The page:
CARLTON forward Jarrad Waite says he would be comfortable being tested every day for illicit substances and warned any drug users in the AFL they were stupid to be jeopardising their careers.
Waite said he had full confidence in the league’s illicit drugs policy as the best of its kind in world sport, and had no objection to even closer scrutiny from testers.
”I wouldn’t mind if I got tested every day of the week, because I don’t do it,” he said on Tuesday.
”If they want to do more tests then that’s good because I’ve got full confidence that, especially at Carlton, we don’t have a drug culture here.
”I’d be very surprised if blokes who are professional athletes are putting their careers at risk by doing drugs and doing stupid things like that. If I got tested every day it would annoy me, but it wouldn’t bother me because I don’t do drugs.”
Waite said it was up to the AFL and the AFL Players’ Association to decide if any part of the policy needed revising at Wednesday’s drug summit, although he supported the program in its current form.
”I think our system is very good. The players chose to have this system in place and it’s the best drugs system in the world,” he said.
”There are a lot of sports out there who don’t get drug tested in the off-season. As a playing group we decided, as a whole, we would be tested in the off-season to prove to people that we’re not a drug-cultured sport.”
Collingwood president Eddie McGuire, however, believes the illicit drugs policy should be overhauled, claiming the system can no longer deal effectively with the drug problem. McGuire used a media report on Tuesday that a group of Collingwood players contacted the AFL last year to concede drug use as evidence there needed to be a readjustment.
The Collingwood players – believed to be at least four – admitted to an AFL medical officer to drug use late last season, according to reports, but escaped a strike against their names because they reported their drug use with impunity.
Clubs are not informed when a player records first and second positive drug tests – or in this case, self-reports.
McGuire said he wanted to be ”able to run my own club” by drug-testing players, even if that put them at greater risk of recording strikes.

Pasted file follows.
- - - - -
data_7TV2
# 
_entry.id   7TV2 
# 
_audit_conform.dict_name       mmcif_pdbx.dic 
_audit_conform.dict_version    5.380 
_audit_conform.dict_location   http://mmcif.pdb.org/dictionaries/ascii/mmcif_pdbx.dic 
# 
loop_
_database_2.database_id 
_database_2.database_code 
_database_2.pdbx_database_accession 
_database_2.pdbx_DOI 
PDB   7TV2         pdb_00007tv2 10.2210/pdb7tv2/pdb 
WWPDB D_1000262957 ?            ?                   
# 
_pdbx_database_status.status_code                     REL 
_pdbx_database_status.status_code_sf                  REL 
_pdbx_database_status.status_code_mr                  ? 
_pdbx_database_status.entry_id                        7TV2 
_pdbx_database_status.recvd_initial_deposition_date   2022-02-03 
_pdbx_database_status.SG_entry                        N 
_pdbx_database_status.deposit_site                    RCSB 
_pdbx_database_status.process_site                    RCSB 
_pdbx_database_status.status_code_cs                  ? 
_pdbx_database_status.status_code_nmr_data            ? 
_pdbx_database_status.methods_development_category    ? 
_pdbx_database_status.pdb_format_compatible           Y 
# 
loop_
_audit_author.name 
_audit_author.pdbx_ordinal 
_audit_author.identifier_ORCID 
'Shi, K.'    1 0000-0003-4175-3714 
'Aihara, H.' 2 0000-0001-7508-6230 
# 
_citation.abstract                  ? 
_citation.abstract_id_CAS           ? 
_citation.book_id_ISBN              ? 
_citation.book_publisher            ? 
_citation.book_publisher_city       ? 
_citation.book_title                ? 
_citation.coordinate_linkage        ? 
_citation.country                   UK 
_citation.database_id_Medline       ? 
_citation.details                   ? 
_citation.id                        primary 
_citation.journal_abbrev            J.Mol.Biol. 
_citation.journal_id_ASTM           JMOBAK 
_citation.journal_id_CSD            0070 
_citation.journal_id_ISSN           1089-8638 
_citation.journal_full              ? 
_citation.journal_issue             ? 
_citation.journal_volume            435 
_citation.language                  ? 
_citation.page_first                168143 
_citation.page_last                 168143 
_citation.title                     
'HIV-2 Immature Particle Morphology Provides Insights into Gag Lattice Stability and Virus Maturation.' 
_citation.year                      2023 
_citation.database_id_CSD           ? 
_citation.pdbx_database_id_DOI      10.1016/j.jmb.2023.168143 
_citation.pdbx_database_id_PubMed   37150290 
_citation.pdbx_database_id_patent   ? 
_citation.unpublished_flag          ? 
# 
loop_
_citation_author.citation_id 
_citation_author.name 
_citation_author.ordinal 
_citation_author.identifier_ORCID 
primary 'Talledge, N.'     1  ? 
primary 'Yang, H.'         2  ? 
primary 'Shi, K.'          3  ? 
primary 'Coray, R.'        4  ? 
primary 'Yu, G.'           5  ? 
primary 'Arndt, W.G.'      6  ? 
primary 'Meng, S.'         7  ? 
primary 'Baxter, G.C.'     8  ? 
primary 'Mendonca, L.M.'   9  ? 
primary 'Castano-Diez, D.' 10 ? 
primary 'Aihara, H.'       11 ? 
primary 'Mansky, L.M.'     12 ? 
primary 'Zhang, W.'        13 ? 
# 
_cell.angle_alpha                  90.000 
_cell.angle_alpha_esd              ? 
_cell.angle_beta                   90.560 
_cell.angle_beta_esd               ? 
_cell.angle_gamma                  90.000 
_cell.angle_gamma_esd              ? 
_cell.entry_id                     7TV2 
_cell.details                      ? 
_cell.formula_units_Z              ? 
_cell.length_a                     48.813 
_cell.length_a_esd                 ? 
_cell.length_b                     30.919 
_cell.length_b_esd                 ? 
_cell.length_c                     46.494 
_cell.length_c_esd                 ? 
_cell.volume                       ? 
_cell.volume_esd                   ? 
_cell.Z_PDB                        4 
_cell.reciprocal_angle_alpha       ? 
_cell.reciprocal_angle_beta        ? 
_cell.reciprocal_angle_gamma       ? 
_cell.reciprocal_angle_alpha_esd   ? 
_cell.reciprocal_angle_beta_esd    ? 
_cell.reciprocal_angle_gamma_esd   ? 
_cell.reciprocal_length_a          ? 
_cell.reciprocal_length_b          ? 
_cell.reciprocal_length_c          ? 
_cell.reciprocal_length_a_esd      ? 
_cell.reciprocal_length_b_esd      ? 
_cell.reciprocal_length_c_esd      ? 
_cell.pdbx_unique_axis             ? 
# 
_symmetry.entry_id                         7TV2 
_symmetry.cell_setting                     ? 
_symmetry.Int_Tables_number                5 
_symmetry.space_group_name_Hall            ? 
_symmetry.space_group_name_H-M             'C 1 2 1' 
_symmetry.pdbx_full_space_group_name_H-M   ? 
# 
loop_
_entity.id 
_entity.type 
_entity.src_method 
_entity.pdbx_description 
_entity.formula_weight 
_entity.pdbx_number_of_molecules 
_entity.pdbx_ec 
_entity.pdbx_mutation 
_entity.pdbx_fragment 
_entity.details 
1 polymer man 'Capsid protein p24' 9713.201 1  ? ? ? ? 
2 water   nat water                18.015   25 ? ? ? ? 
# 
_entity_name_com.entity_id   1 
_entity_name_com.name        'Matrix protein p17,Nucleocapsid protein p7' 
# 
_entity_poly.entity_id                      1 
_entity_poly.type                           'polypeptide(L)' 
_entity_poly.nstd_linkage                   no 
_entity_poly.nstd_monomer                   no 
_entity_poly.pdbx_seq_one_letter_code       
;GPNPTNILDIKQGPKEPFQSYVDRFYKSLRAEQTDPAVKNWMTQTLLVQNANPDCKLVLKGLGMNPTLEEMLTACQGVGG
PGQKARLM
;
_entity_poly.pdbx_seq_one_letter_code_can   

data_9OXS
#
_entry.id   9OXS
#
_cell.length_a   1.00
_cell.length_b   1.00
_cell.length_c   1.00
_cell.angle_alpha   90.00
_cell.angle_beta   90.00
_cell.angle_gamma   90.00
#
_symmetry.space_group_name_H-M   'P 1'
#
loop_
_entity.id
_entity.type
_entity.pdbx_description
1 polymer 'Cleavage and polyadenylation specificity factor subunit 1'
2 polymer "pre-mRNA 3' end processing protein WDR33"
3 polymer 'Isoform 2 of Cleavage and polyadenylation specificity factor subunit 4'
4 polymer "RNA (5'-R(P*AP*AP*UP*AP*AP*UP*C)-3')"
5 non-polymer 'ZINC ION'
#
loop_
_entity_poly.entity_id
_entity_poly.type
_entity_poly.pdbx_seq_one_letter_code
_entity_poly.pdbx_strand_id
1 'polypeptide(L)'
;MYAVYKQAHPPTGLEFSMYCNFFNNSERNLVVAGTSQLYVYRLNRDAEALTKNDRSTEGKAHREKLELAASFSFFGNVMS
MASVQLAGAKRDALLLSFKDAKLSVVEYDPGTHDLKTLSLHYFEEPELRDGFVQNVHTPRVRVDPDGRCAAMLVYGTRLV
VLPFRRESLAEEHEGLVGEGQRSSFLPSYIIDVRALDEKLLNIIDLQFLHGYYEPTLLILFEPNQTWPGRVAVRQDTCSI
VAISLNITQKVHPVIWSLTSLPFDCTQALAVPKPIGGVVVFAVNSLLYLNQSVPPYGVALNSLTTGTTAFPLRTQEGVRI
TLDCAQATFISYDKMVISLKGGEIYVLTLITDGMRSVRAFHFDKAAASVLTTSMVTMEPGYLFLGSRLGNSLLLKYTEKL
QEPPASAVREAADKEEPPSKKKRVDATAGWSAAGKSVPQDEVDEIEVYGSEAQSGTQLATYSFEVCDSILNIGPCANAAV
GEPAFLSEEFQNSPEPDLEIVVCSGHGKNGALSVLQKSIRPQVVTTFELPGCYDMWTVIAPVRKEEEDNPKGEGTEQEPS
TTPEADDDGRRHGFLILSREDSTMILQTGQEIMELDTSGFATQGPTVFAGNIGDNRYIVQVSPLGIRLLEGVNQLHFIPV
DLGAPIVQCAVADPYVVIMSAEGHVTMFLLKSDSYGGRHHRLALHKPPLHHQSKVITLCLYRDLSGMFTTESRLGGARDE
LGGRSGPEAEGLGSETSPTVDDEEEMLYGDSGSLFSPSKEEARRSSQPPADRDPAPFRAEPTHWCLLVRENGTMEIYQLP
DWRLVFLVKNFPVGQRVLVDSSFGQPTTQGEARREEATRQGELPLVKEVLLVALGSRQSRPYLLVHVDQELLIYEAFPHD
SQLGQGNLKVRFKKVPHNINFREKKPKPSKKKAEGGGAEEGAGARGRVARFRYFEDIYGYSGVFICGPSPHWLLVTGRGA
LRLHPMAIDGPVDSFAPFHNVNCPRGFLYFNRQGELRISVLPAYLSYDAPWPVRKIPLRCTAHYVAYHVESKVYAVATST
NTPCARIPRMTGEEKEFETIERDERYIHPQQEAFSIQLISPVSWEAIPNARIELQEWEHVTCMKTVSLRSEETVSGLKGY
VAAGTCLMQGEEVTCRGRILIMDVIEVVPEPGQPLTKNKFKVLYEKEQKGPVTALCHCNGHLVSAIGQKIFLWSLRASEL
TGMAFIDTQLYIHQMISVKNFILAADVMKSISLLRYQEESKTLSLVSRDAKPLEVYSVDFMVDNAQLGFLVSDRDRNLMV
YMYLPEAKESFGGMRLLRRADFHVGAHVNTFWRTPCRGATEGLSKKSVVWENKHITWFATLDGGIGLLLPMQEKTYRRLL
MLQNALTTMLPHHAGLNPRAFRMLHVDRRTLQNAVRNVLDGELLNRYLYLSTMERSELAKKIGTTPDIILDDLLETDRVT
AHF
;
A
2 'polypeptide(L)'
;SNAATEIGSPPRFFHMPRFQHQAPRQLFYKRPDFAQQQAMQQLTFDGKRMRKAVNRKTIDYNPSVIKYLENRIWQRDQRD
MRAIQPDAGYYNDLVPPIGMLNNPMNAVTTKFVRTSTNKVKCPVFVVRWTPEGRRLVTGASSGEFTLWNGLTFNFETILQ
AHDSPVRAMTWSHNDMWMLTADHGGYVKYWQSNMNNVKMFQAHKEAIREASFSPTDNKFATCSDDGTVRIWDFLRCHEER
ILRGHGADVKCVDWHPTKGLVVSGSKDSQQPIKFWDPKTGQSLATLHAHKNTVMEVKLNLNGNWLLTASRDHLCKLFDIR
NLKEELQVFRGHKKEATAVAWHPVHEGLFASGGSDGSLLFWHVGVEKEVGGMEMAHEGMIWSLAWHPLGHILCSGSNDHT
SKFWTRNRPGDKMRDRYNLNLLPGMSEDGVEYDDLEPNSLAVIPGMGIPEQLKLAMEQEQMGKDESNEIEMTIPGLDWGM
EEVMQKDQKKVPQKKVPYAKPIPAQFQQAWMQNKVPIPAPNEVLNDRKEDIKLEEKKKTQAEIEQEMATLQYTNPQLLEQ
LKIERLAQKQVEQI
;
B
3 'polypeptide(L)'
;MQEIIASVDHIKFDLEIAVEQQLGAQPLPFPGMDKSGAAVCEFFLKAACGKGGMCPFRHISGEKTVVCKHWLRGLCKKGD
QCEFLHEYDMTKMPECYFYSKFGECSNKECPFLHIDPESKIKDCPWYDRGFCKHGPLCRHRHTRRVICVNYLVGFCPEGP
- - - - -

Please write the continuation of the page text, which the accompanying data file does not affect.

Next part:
”We’ve actually said we will pay the AFL to do more tests on our players and that puts us at risk of losing key players if they [record] three strikes,” he said on Triple M.
The self-reporting loophole is likely to be one of several elements discussed at the summit.
McGuire said he had long known there was a drugs problem in football and called for the current policy to be changed to reflect the issue.
”It ain’t a Collingwood issue and we don’t care because, you know what, we’re actually taking this on head-on. We’re saying there is a problem,” McGuire said.
”I said it in 1998, I said it in 2005 and I’ll say it today … there is a big issue in our community and we have taken great steps in football. Now we have to review those steps.
”What we can’t be is defensive. We can’t have the players’ association getting their backs up, we can’t have people who have been the architects of the current rule defending a position because it has worked to a degree, now we have to reassess.”
AFL Players Association chief executive Matt Finnis said on Tuesday that self-reporting was not common among players.
”No … we’ve had this policy in place for several years and this is a procedure which has been included throughout that time, because the policy is actually about knowing players who are using drugs so we can try to help them,” he told 3AW.
The original release of this article first appeared on the website of Hangzhou Night Net.